The second point is more about setting an example to the majority staff who will be junior. Not all managers and leaders realise it but they have tremendous power and influence over the junior staff in the organisation. They should be aware of this and need to use it effectively. As an example, if the top management staff in the organisation spend as little as 1 hour in a week meeting different teams and enforcing the message of innovation and openness, it will go a long way in encouraging staff to trying out different things and motivating them to break the shackles and think differently. Another equally important point is about freedom and the power to change. It is not enough if employees are asked to think new ideas and differently, equally important is the resources and freedom to implement a few of their ideas which they think is worthwhile. Again if the top leaders of the organisation encourage this, they can be assured that soon it will spread and everybody will be trying different and new things. Agreed that not all of them will be successful and there may be some resources and money wasted, but I am sure the few items which do become successful will pay for all the bad failures.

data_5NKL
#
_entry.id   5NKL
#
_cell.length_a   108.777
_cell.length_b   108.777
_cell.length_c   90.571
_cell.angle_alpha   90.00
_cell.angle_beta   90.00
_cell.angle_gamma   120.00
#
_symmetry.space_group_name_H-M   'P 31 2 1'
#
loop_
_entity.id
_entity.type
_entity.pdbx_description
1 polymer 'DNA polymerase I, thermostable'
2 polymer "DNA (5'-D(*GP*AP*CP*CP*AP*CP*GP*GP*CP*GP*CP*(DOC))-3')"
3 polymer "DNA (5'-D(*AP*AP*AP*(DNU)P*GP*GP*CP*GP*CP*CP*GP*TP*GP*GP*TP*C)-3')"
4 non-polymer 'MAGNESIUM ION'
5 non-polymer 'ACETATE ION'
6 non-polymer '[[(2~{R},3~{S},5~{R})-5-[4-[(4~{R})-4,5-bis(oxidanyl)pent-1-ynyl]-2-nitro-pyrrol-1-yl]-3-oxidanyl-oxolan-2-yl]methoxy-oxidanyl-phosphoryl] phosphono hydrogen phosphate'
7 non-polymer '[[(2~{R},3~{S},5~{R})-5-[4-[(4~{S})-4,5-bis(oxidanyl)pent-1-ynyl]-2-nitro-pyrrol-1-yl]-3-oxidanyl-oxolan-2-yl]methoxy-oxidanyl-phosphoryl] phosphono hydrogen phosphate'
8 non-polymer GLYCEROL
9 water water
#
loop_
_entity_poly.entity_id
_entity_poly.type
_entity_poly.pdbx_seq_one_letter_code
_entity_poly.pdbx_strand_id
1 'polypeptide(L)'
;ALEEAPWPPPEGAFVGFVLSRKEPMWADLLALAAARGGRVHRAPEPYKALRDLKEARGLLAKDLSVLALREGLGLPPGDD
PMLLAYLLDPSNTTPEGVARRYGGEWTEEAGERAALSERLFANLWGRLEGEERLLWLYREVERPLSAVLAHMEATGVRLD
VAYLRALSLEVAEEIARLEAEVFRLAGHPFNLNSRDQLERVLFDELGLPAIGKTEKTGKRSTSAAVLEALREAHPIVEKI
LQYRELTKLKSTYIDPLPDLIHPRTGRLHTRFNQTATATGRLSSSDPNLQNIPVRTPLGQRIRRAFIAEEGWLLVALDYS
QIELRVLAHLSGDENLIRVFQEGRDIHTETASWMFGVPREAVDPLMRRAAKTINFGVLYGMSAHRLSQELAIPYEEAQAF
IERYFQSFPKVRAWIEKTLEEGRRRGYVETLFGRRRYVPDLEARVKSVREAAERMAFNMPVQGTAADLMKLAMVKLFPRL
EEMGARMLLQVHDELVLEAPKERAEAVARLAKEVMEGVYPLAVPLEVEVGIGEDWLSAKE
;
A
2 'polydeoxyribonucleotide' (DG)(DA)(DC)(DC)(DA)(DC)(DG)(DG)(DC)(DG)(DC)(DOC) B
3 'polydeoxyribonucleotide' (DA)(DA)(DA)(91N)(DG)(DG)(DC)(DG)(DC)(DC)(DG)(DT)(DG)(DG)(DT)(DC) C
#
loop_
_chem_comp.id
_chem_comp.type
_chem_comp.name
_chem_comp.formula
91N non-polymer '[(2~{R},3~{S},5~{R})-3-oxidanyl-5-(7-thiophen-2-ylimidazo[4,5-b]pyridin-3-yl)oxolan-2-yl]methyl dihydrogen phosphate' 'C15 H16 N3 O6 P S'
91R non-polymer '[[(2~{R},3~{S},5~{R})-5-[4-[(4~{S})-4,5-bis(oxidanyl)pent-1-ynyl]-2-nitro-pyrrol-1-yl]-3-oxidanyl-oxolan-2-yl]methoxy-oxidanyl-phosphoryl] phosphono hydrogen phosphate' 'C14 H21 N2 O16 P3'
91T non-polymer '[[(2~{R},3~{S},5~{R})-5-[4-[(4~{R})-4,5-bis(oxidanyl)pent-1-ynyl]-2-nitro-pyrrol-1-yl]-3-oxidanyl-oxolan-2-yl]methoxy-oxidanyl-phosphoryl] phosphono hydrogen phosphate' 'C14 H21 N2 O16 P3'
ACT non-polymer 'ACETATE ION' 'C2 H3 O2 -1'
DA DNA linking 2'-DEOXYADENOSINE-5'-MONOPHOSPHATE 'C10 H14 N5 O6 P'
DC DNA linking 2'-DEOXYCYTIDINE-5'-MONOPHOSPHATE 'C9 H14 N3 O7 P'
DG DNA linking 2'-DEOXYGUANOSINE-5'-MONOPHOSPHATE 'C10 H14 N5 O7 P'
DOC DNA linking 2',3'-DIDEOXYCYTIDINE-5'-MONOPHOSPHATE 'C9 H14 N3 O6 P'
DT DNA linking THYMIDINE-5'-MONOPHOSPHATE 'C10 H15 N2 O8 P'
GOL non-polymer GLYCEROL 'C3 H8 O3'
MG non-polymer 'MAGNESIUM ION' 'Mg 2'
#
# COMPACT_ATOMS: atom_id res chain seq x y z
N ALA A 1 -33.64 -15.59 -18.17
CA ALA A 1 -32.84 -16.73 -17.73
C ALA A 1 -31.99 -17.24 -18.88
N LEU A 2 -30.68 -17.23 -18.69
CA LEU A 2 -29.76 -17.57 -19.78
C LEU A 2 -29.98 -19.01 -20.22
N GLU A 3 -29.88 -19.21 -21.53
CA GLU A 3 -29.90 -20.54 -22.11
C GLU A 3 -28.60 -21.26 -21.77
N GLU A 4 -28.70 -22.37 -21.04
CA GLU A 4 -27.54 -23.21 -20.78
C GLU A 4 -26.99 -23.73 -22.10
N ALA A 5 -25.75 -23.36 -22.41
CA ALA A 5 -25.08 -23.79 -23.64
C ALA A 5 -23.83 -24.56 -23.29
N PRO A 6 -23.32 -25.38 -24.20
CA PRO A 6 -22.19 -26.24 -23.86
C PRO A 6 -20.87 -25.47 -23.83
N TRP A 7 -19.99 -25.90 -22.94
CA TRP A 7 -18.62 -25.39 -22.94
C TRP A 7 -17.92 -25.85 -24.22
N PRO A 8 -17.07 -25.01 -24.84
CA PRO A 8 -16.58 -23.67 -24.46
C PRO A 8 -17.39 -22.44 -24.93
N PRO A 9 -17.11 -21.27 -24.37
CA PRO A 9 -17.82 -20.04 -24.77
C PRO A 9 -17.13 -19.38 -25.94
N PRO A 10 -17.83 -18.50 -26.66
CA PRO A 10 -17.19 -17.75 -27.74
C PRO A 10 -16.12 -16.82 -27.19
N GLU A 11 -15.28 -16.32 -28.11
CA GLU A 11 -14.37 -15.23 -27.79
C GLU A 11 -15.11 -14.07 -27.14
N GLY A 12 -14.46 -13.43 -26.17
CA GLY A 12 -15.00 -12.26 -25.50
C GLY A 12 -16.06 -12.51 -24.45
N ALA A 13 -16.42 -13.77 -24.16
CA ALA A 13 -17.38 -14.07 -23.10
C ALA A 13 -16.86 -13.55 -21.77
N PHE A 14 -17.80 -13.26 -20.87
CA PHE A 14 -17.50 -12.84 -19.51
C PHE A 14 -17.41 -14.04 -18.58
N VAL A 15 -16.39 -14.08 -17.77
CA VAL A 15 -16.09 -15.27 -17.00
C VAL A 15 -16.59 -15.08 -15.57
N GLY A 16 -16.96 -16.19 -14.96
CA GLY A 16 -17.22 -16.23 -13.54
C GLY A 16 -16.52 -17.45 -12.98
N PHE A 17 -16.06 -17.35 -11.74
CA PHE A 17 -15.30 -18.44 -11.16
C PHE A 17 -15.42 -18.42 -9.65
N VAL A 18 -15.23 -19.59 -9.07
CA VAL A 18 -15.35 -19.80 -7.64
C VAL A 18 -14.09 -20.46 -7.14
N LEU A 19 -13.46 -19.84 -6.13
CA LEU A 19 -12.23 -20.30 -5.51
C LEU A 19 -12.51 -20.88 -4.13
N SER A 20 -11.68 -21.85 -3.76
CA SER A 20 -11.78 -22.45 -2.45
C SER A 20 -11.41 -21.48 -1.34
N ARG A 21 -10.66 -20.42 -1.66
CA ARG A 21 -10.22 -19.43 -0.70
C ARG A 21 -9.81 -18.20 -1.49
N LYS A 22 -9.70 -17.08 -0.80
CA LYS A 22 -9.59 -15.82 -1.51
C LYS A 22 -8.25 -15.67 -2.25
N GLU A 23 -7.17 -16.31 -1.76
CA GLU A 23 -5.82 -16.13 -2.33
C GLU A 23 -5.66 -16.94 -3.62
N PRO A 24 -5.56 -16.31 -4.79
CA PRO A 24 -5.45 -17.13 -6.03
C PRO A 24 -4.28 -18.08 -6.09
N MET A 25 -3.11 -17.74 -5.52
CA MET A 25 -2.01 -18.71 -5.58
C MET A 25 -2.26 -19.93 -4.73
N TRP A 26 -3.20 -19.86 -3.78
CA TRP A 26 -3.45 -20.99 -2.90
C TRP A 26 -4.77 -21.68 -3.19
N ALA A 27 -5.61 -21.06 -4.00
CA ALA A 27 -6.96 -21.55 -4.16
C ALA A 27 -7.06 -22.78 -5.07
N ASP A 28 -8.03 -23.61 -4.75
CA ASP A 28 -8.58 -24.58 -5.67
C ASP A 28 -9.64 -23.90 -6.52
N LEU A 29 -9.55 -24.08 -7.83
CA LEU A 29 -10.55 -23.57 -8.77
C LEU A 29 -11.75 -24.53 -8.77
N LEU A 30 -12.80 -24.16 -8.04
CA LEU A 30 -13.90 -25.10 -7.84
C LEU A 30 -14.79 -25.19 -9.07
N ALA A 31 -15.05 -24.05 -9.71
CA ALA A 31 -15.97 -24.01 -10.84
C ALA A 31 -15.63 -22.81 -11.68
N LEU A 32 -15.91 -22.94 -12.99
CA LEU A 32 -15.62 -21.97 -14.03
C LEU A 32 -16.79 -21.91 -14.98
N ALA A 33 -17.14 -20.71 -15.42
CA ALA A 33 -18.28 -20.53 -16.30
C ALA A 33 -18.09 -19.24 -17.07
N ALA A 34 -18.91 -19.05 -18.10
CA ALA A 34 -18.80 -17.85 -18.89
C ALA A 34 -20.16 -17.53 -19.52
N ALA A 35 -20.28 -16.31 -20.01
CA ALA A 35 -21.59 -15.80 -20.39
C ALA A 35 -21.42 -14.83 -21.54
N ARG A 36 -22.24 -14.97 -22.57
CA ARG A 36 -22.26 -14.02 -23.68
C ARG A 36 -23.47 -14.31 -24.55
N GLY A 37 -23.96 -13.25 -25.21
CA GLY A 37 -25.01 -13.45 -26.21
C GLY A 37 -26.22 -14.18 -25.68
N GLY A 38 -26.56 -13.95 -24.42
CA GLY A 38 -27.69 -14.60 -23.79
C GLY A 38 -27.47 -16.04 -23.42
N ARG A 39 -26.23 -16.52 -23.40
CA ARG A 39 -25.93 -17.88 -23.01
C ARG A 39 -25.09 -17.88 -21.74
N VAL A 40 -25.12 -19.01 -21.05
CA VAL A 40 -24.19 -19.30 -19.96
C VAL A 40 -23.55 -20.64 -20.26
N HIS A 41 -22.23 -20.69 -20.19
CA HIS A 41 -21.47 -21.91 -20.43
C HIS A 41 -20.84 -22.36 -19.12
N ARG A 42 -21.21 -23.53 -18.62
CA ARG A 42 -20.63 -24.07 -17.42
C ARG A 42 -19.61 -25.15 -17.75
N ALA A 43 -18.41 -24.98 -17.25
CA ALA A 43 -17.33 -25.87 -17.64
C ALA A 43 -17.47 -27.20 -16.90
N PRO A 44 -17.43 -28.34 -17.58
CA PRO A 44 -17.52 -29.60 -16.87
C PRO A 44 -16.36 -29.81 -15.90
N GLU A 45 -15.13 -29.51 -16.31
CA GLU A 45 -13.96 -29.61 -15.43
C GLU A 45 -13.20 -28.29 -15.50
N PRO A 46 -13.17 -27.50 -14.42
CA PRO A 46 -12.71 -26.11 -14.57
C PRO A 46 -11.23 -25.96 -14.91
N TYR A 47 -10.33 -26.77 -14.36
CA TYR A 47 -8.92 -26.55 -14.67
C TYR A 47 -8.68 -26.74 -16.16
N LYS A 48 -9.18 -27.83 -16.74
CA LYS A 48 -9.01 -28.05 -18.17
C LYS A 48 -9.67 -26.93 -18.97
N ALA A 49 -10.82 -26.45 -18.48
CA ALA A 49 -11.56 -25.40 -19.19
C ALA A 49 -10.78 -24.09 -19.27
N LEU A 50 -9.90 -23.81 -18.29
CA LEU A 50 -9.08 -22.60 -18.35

So leaders - what do you think? Do you have the courage to introspect and ask these bold questions? More importantly are you bold enough to take some corrective action or do you want to take the easier path and blame the lack of innovative ideas on your resources?

Can you think of more measures? Happy to get your thoughts and ideas on this topic.

Sunday, July 19, 2009

Innovation – How can Small and Medium organisations pursue it?

“Innovation – Is it not something for the large organisations to pursue? How can I, running a small organisation and still finding my foothold, invest in innovation?” -These were the questions that were raised to me by my friend who had just started his small organisation and who had a pretty good first year. “Well – big or small you need to pay attention in today’s world to retain your advantage”. I told him and gave him some examples of how innovation can open up some new opportunities for the small and medium organisations. Even though my friend agreed with me on the importance of innovation for all – there was still one pressing question - How can small organisations do innovation effectively with minimal investments? I did not have any direct answers for him and so decided to spend some time finding options and then giving him a detailed answer.